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The Justice Department is making significant progress in its more than year-long criminal investigation into General Motors Co.’s delayed recall of 2.6 million vehicles linked to at least 104 deaths and nearly 200 injuries — and a settlement could come as early as this summer.

The fast-moving probe led by the U.S. Attorney’s Office in Manhattan — aided by the FBI and a federal grand jury that has subpoenaed millions of pages of records — could end with the Detroit automaker by the end of the summer, three GM officials with knowledge of the investigation said.

GM officials think the fine could be higher than the $1.2 billion settlement Toyota Motor Corp. reached in 2014 for its sudden-acceleration case, but no one at the company knows precisely what the Justice Department will demand.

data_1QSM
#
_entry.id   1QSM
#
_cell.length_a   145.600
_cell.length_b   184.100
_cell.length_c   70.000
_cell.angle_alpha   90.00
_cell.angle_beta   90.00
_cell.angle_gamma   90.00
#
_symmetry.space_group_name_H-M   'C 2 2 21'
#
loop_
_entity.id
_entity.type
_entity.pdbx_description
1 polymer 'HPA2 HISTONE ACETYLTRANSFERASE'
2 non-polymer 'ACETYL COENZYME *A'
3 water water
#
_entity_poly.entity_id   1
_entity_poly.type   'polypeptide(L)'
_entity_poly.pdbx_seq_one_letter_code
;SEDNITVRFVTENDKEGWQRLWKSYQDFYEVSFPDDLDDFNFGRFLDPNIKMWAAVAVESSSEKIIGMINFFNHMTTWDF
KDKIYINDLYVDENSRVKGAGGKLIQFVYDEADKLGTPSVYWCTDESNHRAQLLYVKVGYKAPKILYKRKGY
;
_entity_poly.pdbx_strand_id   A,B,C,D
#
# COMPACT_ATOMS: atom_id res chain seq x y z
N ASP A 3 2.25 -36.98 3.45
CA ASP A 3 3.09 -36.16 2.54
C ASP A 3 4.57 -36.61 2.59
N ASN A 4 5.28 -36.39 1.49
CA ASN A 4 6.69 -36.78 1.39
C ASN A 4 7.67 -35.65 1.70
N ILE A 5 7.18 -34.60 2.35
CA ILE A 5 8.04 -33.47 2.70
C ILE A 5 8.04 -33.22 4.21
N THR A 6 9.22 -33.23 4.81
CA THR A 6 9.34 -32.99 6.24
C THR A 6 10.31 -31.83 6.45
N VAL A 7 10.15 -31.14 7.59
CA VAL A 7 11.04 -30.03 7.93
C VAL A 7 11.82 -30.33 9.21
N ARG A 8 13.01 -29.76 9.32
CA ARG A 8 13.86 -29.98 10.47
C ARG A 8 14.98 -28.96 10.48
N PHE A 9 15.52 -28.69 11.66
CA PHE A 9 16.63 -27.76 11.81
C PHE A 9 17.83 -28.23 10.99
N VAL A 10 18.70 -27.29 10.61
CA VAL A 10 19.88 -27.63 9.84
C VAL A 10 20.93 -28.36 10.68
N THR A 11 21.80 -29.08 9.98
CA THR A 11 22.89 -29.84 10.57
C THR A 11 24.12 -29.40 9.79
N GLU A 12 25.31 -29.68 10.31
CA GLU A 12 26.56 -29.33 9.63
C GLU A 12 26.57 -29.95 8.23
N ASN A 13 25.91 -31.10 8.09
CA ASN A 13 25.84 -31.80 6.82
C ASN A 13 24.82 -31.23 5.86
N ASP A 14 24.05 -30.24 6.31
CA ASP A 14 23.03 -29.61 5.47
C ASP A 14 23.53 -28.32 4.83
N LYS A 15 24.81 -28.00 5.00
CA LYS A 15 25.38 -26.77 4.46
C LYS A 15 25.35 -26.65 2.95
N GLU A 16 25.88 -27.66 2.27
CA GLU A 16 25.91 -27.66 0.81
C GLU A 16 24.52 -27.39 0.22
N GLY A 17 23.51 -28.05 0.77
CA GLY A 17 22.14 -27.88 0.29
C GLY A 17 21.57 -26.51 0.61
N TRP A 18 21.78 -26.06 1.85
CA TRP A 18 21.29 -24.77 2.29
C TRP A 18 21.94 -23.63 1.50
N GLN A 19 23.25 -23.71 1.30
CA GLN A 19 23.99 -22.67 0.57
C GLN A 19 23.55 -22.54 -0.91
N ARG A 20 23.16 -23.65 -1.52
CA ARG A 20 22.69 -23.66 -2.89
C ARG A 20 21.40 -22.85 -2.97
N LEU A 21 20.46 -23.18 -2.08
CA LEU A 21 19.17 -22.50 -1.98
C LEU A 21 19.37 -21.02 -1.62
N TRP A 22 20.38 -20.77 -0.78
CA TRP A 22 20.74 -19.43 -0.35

GM spokesman Pat Morrissey late Friday would not confirm a New York Times report that settlement talks are active or that the government has made any formal legal determinations. “We’re cooperating with the investigation,” he said. “We have no indication of timing.”

The probe has included interviews with dozens of high-ranking current and former GM executives, engineers and lawyers, along with many of the 15 fired by GM CEO Mary Barra last year after a scathing internal report blamed the delay of the recalls for a decade on a culture of “incompetence and neglect.”

GM has already admitted wrongdoing and paid a record-setting $35 million settlement to the National Highway Traffic Safety Administration in May 2014. NHTSA opted this month to extend its enhanced oversight by another year under the three-year agreement.

All 50 state attorneys general, the Securities and Exchange Commission and Transport Canada are also investigating.

Bob Hilliard, a Texas attorney who is representing many families and those injured in crashes linked to the ignition switch defect, said Friday he believes the Justice Department will find criminal wrongdoing on GM’s part. “It has seemed clear for some time that crimes were likely committed,” Hilliard said in a statement.

“I call on GM to finally and completely do the right thing and concede full responsibility for this tragedy.”

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